pharyngeal dysphagia, or a
combination of pharyngeal
and esophageal?
What is causing the UES
dysfunction?
The Debate
OPINION A: OPINION B:
Reduced laryngeal
Weakness and
elevation and mechanical issues
anterior excursion are present, PLUS
Pharyngeal
Cricopharyngeal
weakness and
decreased bolus muscle is actually
pressure spastic,
All deficits reduce Dysfunction in

mechanical UES striated portion of


opening proximal esophagus
Opinion A:
Decreased laryngeal elevation and
bolus pressure
Logemann (1998): CP muscle is not actually
spastic. Decreased laryngeal movement & lack
of bolus pressure does not allow for adequate
UES opening or distention.
Jacob et al. (1989): UES opening seems to be
an active mechanical event dependent on
muscular traction to the anterior sphincter wall
rather than simply a consequence of
cricopharyngeal relaxation
Logemann et. al. (1989)
Studied head rotation in 9 normal and 5 LMS
Abnormal swallows with LMS characterized:
1. Barium residue unilaterally due to pharyngeal
weakness
2. Decreased laryngeal elevation during swallow
3. Barium residue in pyriform on weaker side
Logemann discussed Passive (CP relaxation)
and Active opening forces (superior and anterior
excursion of the larynx to mechanically open the
sphincter segment)
Logemann's conclusion (1989)
Although head turning was shown to diminish
UES pressure in healthy subjects, and this could
be of therapeutic importance in in the subset of
patients with defective UES relaxation or
diminished compliance of the sphincter as a
pathophysiologic process, the improvement
observed in our (LMS) patients seems to have
been more dependent on maximizing the
impact of opening forces brought to bear on
the sphincter.
(p. 771)
Recall the Vigderman
et al.'s (1998) Case Study
Patient unable to initiate swallow.
Pharyngeal manometry showed low resting
pressures and weak pharyngeal contractions.
Severe bilateral pharyngeal paresis.
UES relaxation was normal per manometry.
But the UES resting pressures were reduced.
However, they found incoordinated swallowing:
Pharyngeal contractions occurring BEFORE
UES relaxation (similar to Aydogdu).
Opinion B:

Opinion A is true, AND the cricopharyngeal

muscle and striated portion of esophagus

are spastic.
Martino et al. (2001)
Motility Studies at 8 months post LMI found:
1. Absent pharyngeal contraction 1 cm
above the UES,
2. No effective relaxation of the
cricopharyngeal muscle,
3. No swallow activity at the level of the
UES,
4. No definite contractile activity in the
proximal 6 cm of the upper esophagus
(striated region).
Martino et al. (2001)
Basal UES pressure = 44 mm Hg
(significant resting tone)
However, the patient did have a discrete
proximal pharyngeal contraction at 2.5 cm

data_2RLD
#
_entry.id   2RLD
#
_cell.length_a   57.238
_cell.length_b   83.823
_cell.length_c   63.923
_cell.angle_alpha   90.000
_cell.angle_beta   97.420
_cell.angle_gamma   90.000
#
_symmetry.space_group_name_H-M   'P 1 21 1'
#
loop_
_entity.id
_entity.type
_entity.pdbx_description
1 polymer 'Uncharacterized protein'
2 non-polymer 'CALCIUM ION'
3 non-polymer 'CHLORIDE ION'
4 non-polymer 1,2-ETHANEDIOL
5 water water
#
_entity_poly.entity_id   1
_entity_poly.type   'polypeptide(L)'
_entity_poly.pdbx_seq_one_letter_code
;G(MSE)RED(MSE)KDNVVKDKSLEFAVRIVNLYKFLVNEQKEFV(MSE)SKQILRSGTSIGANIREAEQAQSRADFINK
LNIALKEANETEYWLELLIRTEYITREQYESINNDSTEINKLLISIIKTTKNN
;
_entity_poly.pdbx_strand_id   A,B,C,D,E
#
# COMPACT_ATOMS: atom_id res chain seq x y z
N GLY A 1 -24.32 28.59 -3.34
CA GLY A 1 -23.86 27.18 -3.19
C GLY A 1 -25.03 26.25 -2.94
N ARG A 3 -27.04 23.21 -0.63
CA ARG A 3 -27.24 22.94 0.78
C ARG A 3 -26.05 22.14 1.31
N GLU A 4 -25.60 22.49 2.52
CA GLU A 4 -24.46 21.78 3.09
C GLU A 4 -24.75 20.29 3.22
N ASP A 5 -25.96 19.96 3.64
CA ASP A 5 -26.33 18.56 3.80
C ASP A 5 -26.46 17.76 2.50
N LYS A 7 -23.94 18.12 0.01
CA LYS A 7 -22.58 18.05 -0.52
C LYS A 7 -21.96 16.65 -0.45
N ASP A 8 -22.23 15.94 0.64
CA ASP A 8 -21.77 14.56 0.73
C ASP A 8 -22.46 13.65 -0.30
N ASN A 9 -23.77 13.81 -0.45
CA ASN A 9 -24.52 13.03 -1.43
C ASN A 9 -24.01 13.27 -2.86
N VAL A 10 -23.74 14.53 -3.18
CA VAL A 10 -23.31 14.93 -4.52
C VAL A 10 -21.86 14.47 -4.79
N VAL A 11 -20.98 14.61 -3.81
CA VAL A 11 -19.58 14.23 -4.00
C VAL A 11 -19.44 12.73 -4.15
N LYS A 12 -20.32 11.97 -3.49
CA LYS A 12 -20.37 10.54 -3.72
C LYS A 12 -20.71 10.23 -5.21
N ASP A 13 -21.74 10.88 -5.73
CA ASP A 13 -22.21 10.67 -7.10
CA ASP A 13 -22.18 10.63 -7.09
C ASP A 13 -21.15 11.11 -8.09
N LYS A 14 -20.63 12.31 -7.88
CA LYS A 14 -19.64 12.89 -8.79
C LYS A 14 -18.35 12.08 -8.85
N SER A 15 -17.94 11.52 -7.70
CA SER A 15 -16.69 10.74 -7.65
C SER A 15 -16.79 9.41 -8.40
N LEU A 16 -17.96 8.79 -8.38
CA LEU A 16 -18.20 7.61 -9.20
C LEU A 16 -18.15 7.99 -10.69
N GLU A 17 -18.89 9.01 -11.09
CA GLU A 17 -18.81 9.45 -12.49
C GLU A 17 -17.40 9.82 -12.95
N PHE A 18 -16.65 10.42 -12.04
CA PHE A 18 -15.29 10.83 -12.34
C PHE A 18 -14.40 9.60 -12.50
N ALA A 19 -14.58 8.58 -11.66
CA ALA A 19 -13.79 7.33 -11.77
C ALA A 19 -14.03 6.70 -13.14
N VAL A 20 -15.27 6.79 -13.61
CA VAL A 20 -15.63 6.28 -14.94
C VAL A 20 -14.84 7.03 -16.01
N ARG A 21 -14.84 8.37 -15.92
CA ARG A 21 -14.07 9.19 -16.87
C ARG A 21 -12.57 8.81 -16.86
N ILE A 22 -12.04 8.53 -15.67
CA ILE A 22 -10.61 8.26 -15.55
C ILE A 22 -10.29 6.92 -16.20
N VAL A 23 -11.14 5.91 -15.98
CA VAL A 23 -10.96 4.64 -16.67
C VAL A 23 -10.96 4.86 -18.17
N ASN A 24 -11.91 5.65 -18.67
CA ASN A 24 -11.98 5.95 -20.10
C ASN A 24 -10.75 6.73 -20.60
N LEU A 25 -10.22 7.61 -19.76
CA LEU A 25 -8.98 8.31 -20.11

above the UES, as well as normal
contractile activity lower in the esophagus
at 8-15 cm (smooth muscle).
LES pressure was WNL at 36 mm Hg.
10 Grain Barium Pill
Robbins & Levine (1993)
62 y/o female with a left LMI secondary to
a left VA occlusion
Bolus flow remained absent due to a
hypertonic cricopharyngeal muscle
Mendelsohn and lingual piston-thrust-
swallow could override the UES high
pressure zone to an extent, but it was still
in the presence of impaired
cricopharyngeal relaxation
Robbins & Levine (1993)
Manometry: UES sphincter pressure was
distinctly abnormal at 130-160 mmHg with
incomplete relaxation
Needed a Cricopharyngeal Myotomy:
approach from the left side of the neck as the
left true vocal fold was found to be paralyzed
Robbins & Levine (1993)
Repeat MBSS after Myotomy:
Increased duration & range of motion of the UES
opening
90% of the small liquid bolus to pass into the UES
However, when the patient was coached to
perform a head turn to the left, use the piston
swallow, and perform the Mendelsohn maneuver,
she swallowed the bolus without any post-swallow
residue in the pharynx.
Robbins & Levine (1993)
Hypopharyngeal suction pump (HSP) needs
cricopharyngeal relaxation as a prerequisite.
Then the hyolaryngeal anterior and superior
excursion can provide the traction to
mechanically open the UES, resulting in a
negative pressure or suction that pulls the
bolus into the esophagus
(Robbins & Levine, 1993)
Robbins & Levine (1993)

If the dysphagia of LMS was caused by the


oropharyngeal deficits alone, then the
extensive therapy with maneuvers and
strategies should have been sufficient to
pass the bolus through the UES.
More Research Needed
Pharyngeal constrictor muscle paresis:
damage of the nucleus ambiguus and
vagus nerve, controlling the striated
muscles of the palate, the base of
tongue, the pharynx, and the larynx
(H. Kim, 2000)
However, most studies do not discuss the
striated muscles of the cervical esophagus
as did the two studies above.
Treatment Ideas
Larger Bolus Volume
Larger boluses found to increase
Pharyngeal wall movement
Duration of hyolaryngeal excursion
Superior UES movement
A-P dimension/width of UES opening
Magnitude and duration of intrabolus
pressure
Velocity through UES
Duration of UES opening
(Jacob et al., 1989)
Larger Bolus Volume
Stroke patients had decreased pharyngeal
delay, increased duration of laryngeal closure,
longer CP opening. Lazarus et al.(1993)
Prolonged UES opening seen in 8 normals
Kahrilas & Logemann (1992)
Decreased pharyngeal delay time in
neurologically impaired groups with increased
bolus volume and viscosity. Bisch et al. (1994)
Increased median intrabolus pressure during
UES relaxation (using HRM) Ghosh, et al. (2006)
Increase in UES opening duration (HRM) Hoffman
et al. (2010)
Head Turn to Weaker Side